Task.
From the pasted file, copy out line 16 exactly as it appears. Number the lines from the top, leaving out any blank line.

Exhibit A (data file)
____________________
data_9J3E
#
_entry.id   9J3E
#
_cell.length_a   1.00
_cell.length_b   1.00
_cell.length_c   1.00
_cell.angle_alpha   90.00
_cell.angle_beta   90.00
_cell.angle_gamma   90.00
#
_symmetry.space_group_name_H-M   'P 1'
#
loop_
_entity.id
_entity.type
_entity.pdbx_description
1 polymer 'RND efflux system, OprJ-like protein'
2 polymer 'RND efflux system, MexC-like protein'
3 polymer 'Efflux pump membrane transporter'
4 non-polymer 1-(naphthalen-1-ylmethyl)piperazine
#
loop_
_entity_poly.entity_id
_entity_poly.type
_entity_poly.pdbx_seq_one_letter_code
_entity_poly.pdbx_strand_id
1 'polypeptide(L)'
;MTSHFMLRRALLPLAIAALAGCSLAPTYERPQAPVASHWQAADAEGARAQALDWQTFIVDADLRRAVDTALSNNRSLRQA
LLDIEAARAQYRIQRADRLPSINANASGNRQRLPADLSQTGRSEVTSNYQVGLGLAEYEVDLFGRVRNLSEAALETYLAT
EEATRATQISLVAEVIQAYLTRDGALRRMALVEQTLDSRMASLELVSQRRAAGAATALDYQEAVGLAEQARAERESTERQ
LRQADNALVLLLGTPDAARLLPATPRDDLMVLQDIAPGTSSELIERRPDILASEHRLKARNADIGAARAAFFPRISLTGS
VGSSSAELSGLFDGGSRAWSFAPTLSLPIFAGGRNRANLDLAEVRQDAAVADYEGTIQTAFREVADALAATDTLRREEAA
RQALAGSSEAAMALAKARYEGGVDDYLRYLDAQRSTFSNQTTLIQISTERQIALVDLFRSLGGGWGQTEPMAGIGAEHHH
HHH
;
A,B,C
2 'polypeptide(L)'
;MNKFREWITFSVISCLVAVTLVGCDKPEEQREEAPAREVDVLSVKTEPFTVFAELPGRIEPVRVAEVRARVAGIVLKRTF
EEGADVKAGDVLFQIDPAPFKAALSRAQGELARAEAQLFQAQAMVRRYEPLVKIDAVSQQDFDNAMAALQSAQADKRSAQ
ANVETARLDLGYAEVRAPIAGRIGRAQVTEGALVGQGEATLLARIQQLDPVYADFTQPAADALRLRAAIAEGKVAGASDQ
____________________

_entity.type